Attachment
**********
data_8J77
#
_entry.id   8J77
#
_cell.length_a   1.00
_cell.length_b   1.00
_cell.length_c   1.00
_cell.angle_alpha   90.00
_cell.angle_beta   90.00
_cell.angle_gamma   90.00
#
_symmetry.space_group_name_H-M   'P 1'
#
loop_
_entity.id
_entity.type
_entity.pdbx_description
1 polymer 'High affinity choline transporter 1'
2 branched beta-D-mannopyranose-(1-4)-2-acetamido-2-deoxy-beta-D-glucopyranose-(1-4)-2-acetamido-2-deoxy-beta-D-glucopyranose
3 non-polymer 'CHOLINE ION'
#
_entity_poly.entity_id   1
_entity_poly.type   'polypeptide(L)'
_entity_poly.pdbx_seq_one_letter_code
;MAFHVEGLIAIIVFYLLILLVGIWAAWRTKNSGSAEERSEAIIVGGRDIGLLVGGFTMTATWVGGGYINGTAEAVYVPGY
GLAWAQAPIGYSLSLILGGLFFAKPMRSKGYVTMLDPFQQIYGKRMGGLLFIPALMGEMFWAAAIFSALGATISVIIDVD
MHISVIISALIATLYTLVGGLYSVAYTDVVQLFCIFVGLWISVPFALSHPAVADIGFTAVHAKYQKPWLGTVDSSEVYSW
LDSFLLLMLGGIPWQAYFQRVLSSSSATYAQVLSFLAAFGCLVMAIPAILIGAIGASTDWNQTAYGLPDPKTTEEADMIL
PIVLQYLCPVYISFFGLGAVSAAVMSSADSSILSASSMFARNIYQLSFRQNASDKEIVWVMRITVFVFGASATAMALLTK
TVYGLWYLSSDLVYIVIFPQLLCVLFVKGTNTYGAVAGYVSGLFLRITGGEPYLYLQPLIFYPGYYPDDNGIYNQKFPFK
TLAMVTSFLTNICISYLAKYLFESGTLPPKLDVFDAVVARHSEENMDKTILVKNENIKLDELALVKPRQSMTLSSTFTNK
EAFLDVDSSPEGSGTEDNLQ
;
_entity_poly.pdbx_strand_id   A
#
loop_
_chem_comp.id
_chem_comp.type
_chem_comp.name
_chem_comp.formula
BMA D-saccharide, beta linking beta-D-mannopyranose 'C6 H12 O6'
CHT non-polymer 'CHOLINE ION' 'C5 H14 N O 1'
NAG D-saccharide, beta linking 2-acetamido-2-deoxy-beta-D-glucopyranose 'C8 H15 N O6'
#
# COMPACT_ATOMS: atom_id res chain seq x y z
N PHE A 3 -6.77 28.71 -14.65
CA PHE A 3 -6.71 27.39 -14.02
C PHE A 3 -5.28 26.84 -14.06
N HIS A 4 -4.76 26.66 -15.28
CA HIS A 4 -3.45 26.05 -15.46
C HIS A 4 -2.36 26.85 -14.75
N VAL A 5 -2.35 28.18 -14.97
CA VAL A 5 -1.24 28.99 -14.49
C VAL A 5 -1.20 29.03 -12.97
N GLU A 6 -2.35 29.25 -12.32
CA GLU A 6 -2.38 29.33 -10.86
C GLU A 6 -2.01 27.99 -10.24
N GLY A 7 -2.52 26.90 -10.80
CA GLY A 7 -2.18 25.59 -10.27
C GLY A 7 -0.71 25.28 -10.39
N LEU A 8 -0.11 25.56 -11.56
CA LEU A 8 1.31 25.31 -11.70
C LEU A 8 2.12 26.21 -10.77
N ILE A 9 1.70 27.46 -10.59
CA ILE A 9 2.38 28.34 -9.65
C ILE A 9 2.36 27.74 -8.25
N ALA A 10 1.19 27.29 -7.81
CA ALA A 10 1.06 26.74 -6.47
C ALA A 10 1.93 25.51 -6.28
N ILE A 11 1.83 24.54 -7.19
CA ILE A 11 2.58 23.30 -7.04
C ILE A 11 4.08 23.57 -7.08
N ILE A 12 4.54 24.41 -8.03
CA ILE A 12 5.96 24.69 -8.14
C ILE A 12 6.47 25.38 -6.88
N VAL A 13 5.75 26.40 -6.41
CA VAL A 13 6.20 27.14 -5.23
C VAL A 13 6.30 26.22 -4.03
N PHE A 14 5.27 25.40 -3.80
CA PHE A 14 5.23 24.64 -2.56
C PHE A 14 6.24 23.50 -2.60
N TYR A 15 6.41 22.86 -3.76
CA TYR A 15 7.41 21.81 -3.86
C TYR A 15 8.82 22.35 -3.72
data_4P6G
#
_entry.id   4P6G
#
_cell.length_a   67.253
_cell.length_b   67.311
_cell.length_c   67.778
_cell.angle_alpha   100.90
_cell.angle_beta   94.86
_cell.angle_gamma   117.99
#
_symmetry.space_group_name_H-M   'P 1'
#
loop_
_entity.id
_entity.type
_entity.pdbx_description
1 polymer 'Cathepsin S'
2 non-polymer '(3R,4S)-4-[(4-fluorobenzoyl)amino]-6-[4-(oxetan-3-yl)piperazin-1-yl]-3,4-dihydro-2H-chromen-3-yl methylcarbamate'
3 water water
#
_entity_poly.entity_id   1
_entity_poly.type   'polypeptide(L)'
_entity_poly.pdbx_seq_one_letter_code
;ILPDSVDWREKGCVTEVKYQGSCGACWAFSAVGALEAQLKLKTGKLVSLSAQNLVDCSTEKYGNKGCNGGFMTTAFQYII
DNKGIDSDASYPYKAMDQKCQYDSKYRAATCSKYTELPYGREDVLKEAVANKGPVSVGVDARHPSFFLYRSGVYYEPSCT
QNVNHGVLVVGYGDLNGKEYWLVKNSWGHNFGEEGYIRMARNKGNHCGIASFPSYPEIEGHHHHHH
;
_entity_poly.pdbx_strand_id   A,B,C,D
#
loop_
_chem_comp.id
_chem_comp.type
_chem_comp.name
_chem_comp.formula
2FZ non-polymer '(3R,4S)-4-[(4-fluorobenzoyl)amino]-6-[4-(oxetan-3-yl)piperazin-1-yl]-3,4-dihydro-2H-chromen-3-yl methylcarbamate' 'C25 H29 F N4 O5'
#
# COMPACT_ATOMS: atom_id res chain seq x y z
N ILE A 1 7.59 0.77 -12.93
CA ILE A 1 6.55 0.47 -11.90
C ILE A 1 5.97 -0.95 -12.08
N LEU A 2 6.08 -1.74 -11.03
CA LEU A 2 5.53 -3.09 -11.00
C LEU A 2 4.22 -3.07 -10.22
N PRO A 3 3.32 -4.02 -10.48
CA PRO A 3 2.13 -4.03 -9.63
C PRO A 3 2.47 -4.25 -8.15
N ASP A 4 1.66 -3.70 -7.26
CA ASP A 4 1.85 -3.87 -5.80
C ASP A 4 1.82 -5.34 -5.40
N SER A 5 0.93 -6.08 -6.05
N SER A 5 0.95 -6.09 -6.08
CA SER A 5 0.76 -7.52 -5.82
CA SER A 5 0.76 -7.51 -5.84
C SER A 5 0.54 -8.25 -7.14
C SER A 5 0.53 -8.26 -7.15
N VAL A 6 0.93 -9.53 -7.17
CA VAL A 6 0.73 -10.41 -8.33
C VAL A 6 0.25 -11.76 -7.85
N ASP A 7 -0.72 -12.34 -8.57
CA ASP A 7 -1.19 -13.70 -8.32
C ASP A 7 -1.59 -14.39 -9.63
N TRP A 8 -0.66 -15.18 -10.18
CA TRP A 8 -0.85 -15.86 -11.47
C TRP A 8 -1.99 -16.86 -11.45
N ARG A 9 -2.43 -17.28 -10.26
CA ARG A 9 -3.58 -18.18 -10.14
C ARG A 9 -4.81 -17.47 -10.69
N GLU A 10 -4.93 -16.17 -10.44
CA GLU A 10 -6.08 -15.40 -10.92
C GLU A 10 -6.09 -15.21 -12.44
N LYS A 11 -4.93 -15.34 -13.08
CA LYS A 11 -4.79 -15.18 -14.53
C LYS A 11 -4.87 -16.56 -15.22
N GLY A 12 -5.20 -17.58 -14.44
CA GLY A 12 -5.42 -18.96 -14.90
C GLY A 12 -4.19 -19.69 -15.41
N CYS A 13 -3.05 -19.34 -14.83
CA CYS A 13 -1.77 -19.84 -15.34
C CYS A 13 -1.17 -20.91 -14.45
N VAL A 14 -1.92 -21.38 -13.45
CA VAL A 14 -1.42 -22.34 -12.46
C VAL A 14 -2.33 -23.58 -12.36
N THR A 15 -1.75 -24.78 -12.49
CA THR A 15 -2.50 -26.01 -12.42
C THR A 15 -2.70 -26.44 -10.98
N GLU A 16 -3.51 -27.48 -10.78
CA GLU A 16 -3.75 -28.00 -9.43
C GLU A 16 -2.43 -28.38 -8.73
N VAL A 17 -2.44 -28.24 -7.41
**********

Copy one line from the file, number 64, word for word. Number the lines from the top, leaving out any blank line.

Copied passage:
N ILE A 9 1.70 27.46 -10.59